How much can I borrow with a RIO mortgage? 

The amount you can borrow will depend on the total value of your home, your lender’s affordability assessment of your income and expenditure, and the loan-to-value (LTV) ratio of your RIO mortgage.

As a general rule, the higher the LTV = the higher the risk to the lender = the higher the interest rate they will offer you.

Another way the lender minimises their potential risk is by lending you less money with a RIO mortgage, than they would with a standard repayment mortgage, based on the same affordability and income figures.


What happens to the mortgage if I die? 

Nothing, if you had a joint mortgage. But, if you were the sole living applicant on the mortgage, then the property will be sold when you die so that the funds made available by the sale can be used to repay the lender. Any outstanding funds will form part of your estate to be passed on to the beneficiaries in your will.

This is also what is likely to happen if the last living mortgage holder moves into long-term care with no prospect of returning to the property.


What happens if I want to move house? 

If you decide to sell, perhaps to downsize as you get older, your mortgage should be settled by the proceeds of your sale.

You will also have the opportunity to remortgage and take up another RIO mortgage, though this will likely involve you repeating an affordability assessment if you are using a different lender or if you need a bigger loan than you had previously got approved. 

Alternatively, you could port your existing RIO mortgage to a new property, be careful and find out where you stand with any early repayment charges before you go ahead.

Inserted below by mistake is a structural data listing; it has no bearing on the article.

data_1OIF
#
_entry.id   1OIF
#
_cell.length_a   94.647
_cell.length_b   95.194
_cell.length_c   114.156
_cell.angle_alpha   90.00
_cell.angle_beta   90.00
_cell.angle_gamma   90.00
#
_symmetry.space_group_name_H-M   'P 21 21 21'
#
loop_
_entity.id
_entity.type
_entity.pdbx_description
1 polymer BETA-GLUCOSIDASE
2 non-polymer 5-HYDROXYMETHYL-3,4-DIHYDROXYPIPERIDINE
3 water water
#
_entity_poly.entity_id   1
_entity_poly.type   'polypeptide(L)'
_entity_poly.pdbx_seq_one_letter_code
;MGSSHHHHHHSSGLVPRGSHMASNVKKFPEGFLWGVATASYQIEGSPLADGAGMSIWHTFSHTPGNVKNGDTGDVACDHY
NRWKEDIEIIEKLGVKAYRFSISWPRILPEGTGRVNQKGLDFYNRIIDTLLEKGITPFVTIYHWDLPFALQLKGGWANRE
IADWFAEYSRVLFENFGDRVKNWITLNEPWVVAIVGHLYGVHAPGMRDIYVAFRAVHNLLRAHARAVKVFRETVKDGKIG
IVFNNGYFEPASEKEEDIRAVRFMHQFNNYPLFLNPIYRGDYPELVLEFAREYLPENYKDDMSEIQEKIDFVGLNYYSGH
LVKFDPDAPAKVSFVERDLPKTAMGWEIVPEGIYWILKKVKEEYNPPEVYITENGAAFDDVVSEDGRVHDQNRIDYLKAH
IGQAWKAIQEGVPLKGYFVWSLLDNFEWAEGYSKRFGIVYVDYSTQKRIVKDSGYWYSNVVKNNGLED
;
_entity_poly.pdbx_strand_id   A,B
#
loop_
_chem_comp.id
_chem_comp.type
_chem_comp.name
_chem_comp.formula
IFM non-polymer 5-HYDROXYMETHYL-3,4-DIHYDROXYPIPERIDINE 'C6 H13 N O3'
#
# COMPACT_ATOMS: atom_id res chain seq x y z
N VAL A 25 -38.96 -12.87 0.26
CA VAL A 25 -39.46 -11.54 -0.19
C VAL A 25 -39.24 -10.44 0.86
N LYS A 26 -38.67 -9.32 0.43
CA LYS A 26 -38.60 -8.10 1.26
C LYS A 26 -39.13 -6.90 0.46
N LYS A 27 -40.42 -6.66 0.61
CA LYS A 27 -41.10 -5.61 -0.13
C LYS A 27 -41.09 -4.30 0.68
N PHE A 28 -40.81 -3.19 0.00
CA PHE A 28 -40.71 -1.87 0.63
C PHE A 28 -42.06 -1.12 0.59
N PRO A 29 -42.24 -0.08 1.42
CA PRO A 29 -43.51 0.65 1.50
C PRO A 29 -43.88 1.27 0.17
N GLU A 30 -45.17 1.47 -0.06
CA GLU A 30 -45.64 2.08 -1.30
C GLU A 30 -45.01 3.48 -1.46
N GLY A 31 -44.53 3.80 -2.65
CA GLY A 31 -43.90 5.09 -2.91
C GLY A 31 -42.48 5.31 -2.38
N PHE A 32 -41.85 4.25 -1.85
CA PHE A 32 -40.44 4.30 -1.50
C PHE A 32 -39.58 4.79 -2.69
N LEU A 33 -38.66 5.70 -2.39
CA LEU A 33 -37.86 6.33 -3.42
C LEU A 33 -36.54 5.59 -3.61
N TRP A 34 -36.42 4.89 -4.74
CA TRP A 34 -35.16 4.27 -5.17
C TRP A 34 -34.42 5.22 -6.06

What if I can’t afford the interest payments? 

Just like with any mortgage product, if you can’t keep up your payments it could mean that your property needs to be sold, or your RIO mortgage needs to be transferred to an interest roll-up lifetime mortgage.

If your financial circumstances change and you are worried that you will not be able to continue to make your RIO mortgage interest payments, talk to your lender and to a professional mortgage adviser straight away.


Where can I get a retirement interest-only mortgage? 

RIO mortgages are offered by the same range of mortgage providers that offer standard mortgages. This includes high street building societies and banks, as well as smaller, more specialist providers.


How PIL Southampton can help you 

We have a team of experienced mortgage advisers ready and waiting to advise you on the current range of retirement mortgage deals available across the marketplace.

Some lenders often offer attractive deals. Our team has the knowledge and expertise to efficiently shop around for you, scouring the market for the best opportunities for you.

Most importantly, we understand that everyone’s circumstances are unique. We conscientiously fact find everything we need to know so that we can help you to secure the most appropriate mortgage product to suit your needs.

You may also find it useful to read this article comparing equity release mortgages with RIO mortgages. Click here


How you can contact PIL Southampton

Our expert mortgage advisers are here to guide you through the mortgage process, every step of the way. You can email us, fill out the contact form on our website or call us on 02380 668407. We look forward to hearing from you.